The proper relationship between systematics practice and our understanding of evolution has been long debated. Systematists seek to avoid assumptions about evolutionary process in their methods, yet a growing body of evidence indicates that patterns in rates of evolution can be used to reduce effects of homoplasy. We review variable evolutionary rates for molecular characters in the context of constraints on mutation and fixation. Some constraints, like the genetic code for protein-coding genes, are consistent in the direction of their effects, whereas others, like population size and cladogenesis frequency, are historically variable within and among lineages.

We review methods for assessing rate variability, and we estimate comparative absolute rates of change for five sets of mitochondrial DNAs in 12 vertebrates for application in phylogenetic analyses. Unequal weights for subsets of mitochondrial DNAs improved congruence with the most highly corroborated tree in many but not all cases. The largest data set (12,120 bases) yielded the same tree under all four weighting alternatives. This is consistent with the notion, echoing the law of large numbers, that as data sets increase in size, homoplasy will tend to cancel itself out. Even if this notion has validity, however, evolutionary biology will remain vital in systematics if we want to: match sets of taxa with characters likely to be historically informative (when data sets are not sufficiently large); avoid comparing characters with different histories due to reticulations, horizontal transfer, or lineage sorting; avoid assuming random distribution of homoplasy; be alerted to the possibility of long-branch attraction problems; and understand the cause of the hierarchy of taxa in nature as inheritance of genetic material and descent with modification.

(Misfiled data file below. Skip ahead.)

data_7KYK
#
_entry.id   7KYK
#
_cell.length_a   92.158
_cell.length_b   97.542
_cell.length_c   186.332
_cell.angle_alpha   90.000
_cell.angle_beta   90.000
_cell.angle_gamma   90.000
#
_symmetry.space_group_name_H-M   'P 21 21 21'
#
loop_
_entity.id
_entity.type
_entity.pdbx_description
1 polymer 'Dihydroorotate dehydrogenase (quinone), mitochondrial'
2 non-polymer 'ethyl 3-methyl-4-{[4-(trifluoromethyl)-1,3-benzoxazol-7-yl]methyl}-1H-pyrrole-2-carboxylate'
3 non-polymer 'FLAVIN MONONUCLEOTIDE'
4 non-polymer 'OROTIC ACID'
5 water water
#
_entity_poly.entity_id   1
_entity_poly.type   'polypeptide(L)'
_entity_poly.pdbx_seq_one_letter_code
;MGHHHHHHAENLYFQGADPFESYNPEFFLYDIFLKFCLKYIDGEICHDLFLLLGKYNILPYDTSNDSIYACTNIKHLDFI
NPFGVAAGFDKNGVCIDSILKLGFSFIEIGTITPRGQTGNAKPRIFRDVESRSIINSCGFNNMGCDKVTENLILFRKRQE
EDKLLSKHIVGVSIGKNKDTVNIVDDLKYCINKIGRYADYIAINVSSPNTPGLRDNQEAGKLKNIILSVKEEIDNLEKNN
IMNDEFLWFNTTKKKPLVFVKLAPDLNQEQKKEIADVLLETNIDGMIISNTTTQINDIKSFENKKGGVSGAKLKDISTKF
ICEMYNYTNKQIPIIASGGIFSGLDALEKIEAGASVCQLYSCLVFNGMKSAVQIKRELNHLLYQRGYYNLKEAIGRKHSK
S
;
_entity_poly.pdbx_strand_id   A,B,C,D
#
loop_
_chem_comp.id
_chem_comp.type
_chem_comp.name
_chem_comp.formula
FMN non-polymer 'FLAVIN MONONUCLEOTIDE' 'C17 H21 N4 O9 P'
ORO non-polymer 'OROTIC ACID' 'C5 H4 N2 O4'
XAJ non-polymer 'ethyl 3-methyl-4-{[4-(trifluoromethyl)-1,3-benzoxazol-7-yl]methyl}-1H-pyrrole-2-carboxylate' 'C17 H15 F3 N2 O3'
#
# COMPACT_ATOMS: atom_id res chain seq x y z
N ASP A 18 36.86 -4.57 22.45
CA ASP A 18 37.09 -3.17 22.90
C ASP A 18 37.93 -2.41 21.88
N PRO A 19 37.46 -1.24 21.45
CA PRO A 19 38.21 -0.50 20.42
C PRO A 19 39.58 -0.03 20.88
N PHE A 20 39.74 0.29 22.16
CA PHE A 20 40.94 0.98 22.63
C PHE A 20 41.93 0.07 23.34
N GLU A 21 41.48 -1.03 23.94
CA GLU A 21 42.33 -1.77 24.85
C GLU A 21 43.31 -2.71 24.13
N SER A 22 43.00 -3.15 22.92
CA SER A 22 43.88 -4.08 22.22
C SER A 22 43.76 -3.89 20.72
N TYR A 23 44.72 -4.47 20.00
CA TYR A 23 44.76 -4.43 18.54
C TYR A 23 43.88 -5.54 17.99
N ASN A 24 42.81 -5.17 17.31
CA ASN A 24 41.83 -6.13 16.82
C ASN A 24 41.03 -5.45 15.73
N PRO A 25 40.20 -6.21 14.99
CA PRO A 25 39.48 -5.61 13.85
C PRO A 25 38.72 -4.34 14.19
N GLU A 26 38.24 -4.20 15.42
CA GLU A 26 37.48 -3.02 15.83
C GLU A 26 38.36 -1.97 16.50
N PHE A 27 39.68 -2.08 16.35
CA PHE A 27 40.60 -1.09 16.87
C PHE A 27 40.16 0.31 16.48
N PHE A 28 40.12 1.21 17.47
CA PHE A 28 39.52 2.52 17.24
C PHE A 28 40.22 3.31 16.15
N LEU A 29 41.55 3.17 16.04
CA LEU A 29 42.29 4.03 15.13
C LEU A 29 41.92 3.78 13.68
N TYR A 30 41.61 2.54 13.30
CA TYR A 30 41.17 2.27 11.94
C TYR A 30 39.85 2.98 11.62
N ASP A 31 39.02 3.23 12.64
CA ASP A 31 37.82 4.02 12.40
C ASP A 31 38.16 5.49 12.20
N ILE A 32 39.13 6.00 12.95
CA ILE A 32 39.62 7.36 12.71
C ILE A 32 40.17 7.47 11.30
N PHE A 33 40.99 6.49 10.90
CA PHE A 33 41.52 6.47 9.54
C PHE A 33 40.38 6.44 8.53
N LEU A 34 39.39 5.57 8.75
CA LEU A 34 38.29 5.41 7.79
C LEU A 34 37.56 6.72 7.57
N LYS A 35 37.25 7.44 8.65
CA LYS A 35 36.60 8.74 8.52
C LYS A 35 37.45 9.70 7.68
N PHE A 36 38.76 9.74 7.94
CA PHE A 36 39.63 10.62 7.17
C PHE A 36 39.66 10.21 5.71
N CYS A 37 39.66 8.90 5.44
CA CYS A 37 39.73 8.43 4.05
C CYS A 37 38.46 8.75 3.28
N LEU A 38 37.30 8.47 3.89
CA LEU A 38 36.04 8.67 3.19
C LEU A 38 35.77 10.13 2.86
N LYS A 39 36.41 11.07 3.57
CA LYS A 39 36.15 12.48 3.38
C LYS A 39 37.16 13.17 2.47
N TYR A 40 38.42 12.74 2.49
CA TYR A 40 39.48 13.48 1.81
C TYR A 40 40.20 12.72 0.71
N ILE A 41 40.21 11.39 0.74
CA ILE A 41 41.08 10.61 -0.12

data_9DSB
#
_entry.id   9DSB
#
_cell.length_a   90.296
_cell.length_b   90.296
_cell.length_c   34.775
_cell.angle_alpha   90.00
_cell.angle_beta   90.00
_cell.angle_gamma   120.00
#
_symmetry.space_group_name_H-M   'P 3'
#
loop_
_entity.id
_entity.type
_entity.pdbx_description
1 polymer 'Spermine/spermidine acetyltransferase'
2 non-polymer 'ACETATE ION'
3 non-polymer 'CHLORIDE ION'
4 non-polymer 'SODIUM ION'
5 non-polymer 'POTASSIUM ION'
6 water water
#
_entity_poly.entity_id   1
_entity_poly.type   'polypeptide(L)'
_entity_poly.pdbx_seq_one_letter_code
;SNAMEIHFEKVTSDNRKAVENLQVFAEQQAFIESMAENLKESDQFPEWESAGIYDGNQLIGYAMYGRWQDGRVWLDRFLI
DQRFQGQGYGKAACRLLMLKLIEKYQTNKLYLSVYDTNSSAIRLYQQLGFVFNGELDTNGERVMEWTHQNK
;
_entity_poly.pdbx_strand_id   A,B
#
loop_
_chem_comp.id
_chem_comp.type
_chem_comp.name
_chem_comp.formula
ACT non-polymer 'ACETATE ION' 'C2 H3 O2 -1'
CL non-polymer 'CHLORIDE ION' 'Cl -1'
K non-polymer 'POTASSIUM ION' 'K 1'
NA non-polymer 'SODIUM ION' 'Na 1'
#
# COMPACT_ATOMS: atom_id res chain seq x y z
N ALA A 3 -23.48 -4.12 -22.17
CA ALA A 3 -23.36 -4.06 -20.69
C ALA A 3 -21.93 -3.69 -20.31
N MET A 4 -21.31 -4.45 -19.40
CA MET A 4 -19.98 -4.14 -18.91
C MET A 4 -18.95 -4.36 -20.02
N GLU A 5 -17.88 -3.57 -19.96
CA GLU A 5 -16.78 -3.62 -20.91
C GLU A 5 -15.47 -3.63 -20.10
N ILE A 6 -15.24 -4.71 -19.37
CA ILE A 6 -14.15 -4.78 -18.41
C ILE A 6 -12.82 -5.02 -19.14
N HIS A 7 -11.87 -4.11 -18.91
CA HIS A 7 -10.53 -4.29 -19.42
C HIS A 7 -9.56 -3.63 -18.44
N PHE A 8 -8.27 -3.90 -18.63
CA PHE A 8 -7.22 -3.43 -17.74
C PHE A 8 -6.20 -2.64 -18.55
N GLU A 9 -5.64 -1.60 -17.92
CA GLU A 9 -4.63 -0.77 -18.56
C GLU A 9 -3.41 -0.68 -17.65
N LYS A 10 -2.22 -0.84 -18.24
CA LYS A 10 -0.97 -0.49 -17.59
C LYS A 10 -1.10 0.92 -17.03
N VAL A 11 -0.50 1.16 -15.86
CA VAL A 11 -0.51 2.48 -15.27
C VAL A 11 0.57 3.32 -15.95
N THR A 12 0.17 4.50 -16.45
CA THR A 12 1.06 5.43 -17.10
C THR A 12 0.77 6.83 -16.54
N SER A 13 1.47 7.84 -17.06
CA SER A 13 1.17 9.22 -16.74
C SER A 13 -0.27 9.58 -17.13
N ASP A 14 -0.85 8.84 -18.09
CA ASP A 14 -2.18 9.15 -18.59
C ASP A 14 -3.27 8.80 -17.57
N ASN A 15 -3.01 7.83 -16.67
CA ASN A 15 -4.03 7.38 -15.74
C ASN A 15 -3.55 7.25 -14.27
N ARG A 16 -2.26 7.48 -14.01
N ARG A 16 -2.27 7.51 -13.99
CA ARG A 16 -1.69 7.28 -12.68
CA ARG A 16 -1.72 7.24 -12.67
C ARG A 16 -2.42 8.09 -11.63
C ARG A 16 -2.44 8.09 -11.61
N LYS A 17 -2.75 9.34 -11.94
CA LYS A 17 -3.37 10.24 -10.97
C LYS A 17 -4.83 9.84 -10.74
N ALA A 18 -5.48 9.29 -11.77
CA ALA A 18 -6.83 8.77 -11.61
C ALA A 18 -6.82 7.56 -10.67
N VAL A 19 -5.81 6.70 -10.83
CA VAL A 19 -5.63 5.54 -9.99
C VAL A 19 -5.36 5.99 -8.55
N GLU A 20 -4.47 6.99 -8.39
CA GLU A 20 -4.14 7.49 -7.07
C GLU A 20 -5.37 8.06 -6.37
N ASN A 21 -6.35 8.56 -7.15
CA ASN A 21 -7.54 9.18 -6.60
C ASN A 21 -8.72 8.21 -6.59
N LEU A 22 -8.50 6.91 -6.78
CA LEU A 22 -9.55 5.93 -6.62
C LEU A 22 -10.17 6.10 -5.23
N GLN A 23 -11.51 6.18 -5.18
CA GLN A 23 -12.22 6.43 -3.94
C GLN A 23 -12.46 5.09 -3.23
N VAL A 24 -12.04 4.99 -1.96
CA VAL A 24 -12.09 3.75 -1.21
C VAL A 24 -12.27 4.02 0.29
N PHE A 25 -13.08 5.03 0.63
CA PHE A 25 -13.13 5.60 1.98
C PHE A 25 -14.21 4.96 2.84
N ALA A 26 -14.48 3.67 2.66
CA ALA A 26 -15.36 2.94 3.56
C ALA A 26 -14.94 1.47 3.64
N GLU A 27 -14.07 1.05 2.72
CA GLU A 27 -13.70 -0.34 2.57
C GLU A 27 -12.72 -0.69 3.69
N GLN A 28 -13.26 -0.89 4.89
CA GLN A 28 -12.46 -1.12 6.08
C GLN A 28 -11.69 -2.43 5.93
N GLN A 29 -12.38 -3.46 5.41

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  • Article Type: Review Article
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